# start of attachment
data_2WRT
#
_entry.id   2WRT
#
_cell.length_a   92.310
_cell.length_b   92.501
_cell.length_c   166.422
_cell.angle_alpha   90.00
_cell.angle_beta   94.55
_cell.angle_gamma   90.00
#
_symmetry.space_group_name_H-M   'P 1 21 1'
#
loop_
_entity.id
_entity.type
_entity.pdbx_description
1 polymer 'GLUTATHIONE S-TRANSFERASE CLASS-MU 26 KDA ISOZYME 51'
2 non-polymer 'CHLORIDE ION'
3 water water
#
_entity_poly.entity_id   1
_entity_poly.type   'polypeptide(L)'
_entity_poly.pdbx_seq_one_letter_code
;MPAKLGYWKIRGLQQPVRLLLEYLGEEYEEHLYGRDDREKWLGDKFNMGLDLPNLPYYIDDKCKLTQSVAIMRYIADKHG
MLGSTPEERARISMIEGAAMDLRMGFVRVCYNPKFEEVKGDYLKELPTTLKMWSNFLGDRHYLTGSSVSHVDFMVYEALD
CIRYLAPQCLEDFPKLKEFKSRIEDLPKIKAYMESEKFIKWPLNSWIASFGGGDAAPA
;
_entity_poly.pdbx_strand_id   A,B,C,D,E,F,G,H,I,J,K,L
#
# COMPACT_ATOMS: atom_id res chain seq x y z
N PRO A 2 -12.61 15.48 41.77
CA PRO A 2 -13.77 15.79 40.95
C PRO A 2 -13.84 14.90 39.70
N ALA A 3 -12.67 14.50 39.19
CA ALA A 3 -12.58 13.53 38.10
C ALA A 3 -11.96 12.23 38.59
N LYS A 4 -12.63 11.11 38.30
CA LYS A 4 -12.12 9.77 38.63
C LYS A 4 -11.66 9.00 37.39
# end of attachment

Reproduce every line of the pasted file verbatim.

data_2WRT
#
_entry.id   2WRT
#
_cell.length_a   92.310
_cell.length_b   92.501
_cell.length_c   166.422
_cell.angle_alpha   90.00
_cell.angle_beta   94.55
_cell.angle_gamma   90.00
#
_symmetry.space_group_name_H-M   'P 1 21 1'
#
loop_
_entity.id
_entity.type
_entity.pdbx_description
1 polymer 'GLUTATHIONE S-TRANSFERASE CLASS-MU 26 KDA ISOZYME 51'
2 non-polymer 'CHLORIDE ION'
3 water water
#
_entity_poly.entity_id   1
_entity_poly.type   'polypeptide(L)'
_entity_poly.pdbx_seq_one_letter_code
;MPAKLGYWKIRGLQQPVRLLLEYLGEEYEEHLYGRDDREKWLGDKFNMGLDLPNLPYYIDDKCKLTQSVAIMRYIADKHG
MLGSTPEERARISMIEGAAMDLRMGFVRVCYNPKFEEVKGDYLKELPTTLKMWSNFLGDRHYLTGSSVSHVDFMVYEALD
CIRYLAPQCLEDFPKLKEFKSRIEDLPKIKAYMESEKFIKWPLNSWIASFGGGDAAPA
;
_entity_poly.pdbx_strand_id   A,B,C,D,E,F,G,H,I,J,K,L
#
# COMPACT_ATOMS: atom_id res chain seq x y z
N PRO A 2 -12.61 15.48 41.77
CA PRO A 2 -13.77 15.79 40.95
C PRO A 2 -13.84 14.90 39.70
N ALA A 3 -12.67 14.50 39.19
CA ALA A 3 -12.58 13.53 38.10
C ALA A 3 -11.96 12.23 38.59
N LYS A 4 -12.63 11.11 38.30
CA LYS A 4 -12.12 9.77 38.63
C LYS A 4 -11.66 9.00 37.39